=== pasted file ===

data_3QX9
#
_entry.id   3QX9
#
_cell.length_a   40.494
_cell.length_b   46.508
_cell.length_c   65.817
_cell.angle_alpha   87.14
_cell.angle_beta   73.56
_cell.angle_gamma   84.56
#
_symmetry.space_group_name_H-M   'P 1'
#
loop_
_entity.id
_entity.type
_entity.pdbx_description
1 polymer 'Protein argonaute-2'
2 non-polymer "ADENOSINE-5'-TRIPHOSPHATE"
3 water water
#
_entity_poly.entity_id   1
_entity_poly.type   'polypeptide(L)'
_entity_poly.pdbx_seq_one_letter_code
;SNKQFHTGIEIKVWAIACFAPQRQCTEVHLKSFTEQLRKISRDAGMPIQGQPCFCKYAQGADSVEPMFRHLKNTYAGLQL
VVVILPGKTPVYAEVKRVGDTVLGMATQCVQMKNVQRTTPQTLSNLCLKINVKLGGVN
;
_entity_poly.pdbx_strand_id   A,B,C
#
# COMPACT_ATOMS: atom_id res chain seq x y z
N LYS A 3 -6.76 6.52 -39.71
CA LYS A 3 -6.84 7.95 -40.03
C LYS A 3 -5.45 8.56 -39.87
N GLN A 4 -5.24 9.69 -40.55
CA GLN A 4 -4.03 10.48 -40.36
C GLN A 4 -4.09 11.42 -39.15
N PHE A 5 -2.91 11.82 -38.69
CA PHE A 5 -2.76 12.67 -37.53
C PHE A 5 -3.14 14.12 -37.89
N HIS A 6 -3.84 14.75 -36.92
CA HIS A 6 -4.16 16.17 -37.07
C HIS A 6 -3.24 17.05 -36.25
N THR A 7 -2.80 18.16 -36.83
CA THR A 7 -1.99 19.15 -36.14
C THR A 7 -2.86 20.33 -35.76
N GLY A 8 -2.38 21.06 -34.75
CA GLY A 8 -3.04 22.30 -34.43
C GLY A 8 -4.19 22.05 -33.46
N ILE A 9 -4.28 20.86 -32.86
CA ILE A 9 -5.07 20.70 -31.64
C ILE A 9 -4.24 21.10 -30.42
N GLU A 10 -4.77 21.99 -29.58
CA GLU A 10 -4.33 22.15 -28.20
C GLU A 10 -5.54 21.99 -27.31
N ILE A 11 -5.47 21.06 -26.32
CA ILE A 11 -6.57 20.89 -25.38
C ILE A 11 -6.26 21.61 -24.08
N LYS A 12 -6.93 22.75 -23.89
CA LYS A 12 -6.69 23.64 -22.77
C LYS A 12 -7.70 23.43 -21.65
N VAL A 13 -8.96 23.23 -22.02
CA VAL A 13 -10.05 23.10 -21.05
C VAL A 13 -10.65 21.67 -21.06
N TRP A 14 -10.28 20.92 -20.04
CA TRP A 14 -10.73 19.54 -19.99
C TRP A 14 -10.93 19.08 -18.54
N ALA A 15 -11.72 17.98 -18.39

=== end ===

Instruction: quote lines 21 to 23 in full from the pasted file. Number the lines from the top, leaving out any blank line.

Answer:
#
_entity_poly.entity_id   1
_entity_poly.type   'polypeptide(L)'